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      Download the Game Design and Indie Game Marketing Freebook   07/19/17

      GameDev.net and CRC Press have teamed up to bring a free ebook of content curated from top titles published by CRC Press. The freebook, Practices of Game Design & Indie Game Marketing, includes chapters from The Art of Game Design: A Book of Lenses, A Practical Guide to Indie Game Marketing, and An Architectural Approach to Level Design. The GameDev.net FreeBook is relevant to game designers, developers, and those interested in learning more about the challenges in game development. We know game development can be a tough discipline and business, so we picked several chapters from CRC Press titles that we thought would be of interest to you, the GameDev.net audience, in your journey to design, develop, and market your next game. The free ebook is available through CRC Press by clicking here. The Curated Books The Art of Game Design: A Book of Lenses, Second Edition, by Jesse Schell Presents 100+ sets of questions, or different lenses, for viewing a game’s design, encompassing diverse fields such as psychology, architecture, music, film, software engineering, theme park design, mathematics, anthropology, and more. Written by one of the world's top game designers, this book describes the deepest and most fundamental principles of game design, demonstrating how tactics used in board, card, and athletic games also work in video games. It provides practical instruction on creating world-class games that will be played again and again. View it here. A Practical Guide to Indie Game Marketing, by Joel Dreskin Marketing is an essential but too frequently overlooked or minimized component of the release plan for indie games. A Practical Guide to Indie Game Marketing provides you with the tools needed to build visibility and sell your indie games. With special focus on those developers with small budgets and limited staff and resources, this book is packed with tangible recommendations and techniques that you can put to use immediately. As a seasoned professional of the indie game arena, author Joel Dreskin gives you insight into practical, real-world experiences of marketing numerous successful games and also provides stories of the failures. View it here. An Architectural Approach to Level Design This is one of the first books to integrate architectural and spatial design theory with the field of level design. The book presents architectural techniques and theories for level designers to use in their own work. It connects architecture and level design in different ways that address the practical elements of how designers construct space and the experiential elements of how and why humans interact with this space. Throughout the text, readers learn skills for spatial layout, evoking emotion through gamespaces, and creating better levels through architectural theory. View it here. Learn more and download the ebook by clicking here. Did you know? GameDev.net and CRC Press also recently teamed up to bring GDNet+ Members up to a 20% discount on all CRC Press books. Learn more about this and other benefits here.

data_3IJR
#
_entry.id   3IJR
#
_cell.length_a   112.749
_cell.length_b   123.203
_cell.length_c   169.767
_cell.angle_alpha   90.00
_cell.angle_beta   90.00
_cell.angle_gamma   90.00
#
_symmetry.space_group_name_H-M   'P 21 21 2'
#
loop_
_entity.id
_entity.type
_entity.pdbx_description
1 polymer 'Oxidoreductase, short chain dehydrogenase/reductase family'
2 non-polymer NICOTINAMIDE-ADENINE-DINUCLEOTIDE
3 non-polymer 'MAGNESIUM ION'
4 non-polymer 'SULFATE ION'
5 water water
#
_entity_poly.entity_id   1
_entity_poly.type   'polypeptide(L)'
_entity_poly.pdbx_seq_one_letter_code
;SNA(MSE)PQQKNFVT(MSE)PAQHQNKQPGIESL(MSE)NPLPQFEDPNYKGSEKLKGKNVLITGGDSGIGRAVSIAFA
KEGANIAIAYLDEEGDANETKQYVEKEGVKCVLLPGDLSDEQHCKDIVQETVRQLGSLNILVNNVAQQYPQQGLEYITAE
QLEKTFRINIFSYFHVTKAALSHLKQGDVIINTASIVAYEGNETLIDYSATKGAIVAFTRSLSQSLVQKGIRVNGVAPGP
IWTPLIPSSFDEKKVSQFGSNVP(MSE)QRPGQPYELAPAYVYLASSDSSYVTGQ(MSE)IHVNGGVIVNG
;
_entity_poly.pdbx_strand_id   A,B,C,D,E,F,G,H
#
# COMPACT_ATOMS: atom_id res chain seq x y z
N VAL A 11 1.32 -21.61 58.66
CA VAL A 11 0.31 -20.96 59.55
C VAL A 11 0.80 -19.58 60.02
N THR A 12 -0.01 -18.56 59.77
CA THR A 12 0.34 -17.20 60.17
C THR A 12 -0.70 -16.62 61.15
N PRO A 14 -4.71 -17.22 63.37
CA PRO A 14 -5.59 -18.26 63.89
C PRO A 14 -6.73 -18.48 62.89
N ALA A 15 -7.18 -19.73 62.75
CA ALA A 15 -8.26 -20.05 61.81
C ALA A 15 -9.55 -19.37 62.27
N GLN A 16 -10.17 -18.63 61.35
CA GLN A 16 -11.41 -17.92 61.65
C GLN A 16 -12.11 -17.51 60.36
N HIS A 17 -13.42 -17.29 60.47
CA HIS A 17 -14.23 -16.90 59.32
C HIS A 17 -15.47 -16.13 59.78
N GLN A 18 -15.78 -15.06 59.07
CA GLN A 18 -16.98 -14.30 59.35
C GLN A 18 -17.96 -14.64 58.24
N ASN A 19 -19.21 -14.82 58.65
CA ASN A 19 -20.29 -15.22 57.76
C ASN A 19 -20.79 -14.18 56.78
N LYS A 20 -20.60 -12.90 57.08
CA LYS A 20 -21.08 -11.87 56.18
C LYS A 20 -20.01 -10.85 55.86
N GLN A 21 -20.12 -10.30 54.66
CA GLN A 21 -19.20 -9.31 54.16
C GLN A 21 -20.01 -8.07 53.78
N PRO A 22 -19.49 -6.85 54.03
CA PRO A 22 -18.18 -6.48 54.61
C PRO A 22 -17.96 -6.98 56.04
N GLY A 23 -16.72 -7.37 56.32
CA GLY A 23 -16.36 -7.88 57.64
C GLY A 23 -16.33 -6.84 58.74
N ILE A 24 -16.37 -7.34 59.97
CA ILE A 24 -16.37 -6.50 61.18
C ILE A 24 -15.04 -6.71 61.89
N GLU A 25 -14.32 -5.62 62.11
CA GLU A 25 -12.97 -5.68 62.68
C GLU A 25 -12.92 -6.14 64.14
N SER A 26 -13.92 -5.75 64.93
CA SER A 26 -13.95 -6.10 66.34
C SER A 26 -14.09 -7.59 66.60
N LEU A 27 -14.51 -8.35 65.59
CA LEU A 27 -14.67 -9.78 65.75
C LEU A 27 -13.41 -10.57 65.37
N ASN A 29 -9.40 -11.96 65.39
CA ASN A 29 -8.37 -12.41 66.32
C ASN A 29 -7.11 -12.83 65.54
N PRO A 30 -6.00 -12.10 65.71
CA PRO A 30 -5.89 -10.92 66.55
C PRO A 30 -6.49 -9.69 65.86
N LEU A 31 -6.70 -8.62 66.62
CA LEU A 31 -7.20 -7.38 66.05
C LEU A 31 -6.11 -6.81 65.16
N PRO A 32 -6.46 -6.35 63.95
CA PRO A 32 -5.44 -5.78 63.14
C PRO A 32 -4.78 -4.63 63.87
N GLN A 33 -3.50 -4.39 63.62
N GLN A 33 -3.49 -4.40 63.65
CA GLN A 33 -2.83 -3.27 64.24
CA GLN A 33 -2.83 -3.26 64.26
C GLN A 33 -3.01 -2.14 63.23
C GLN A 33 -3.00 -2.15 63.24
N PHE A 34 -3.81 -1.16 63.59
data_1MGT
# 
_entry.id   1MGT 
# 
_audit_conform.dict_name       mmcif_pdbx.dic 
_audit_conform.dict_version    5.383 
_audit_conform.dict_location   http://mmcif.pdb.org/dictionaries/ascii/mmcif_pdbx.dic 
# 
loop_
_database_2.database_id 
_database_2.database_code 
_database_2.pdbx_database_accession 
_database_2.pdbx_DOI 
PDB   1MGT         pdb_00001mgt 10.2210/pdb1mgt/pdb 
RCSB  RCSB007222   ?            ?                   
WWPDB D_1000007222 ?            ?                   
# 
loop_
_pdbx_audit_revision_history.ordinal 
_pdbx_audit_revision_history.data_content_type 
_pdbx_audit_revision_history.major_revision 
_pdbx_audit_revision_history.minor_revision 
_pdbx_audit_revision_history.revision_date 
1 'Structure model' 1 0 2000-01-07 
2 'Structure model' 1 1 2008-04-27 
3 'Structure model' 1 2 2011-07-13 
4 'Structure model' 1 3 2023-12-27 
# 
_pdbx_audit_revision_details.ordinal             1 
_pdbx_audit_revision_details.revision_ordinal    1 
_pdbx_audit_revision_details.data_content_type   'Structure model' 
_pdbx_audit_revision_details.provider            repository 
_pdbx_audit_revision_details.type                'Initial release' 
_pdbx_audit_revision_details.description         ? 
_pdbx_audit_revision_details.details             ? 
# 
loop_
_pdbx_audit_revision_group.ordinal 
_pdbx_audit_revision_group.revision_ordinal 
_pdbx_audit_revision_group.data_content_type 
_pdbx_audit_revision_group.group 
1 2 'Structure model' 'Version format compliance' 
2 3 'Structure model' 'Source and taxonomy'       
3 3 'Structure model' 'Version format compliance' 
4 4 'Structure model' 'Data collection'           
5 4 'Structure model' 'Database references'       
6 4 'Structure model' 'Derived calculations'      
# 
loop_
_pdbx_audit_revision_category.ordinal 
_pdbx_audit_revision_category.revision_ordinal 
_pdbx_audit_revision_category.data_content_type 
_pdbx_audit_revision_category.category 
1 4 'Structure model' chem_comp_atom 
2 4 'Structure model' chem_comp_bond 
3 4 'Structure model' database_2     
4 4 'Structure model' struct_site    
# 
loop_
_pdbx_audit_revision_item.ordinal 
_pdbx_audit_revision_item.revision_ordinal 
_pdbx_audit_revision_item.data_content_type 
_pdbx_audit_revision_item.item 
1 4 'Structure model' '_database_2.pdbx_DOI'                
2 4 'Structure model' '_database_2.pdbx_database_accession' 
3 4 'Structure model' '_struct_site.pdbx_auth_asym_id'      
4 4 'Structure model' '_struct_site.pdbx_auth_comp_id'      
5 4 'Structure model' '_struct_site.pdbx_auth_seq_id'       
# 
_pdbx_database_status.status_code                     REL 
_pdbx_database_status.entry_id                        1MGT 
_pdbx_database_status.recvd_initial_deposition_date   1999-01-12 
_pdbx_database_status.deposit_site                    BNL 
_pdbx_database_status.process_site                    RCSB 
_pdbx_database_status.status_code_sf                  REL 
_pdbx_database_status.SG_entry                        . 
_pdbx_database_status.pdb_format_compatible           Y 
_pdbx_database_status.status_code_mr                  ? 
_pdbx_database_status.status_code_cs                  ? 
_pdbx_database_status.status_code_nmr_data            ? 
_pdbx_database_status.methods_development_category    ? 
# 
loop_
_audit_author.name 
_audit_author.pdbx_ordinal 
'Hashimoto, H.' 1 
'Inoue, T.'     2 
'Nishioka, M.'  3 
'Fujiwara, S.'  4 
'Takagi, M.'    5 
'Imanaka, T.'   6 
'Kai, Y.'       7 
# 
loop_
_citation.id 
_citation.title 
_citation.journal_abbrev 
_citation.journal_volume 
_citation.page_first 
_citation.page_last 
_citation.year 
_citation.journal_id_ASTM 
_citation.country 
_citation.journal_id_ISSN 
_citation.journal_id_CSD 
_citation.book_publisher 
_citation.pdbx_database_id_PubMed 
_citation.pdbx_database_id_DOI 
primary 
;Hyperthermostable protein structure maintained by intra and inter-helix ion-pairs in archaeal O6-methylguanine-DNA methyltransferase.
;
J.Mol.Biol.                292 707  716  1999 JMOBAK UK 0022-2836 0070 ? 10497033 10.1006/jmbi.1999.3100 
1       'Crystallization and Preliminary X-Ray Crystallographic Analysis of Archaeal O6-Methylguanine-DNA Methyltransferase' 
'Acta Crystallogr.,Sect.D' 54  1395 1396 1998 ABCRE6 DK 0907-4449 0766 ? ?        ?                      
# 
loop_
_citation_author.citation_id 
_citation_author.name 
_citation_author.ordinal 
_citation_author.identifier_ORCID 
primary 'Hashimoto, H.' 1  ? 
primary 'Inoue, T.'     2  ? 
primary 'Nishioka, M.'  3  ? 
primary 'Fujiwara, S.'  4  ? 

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About ShadowValence

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  1. Would this be an area that could use some sort of a quad tree? Compare each quad to the current camera position and the quads themselves could assign the tree type to their children...
  2. I'm game. It'll be interesting for me to try my hand. :-)
  3. This may be a dull question, but do you have a dedicated graphics card that supports DX11? You may want to try D3D_DRIVER_TYPE_SOFTWARE as the second parameter... Disclaimer: it's been a while since I used DirectX outside of C# though. So I may be way off base.
  4. My game is about a secret military assignment meant to protect the people's from the knowledge of alien life and their affinity for the taste of human blood.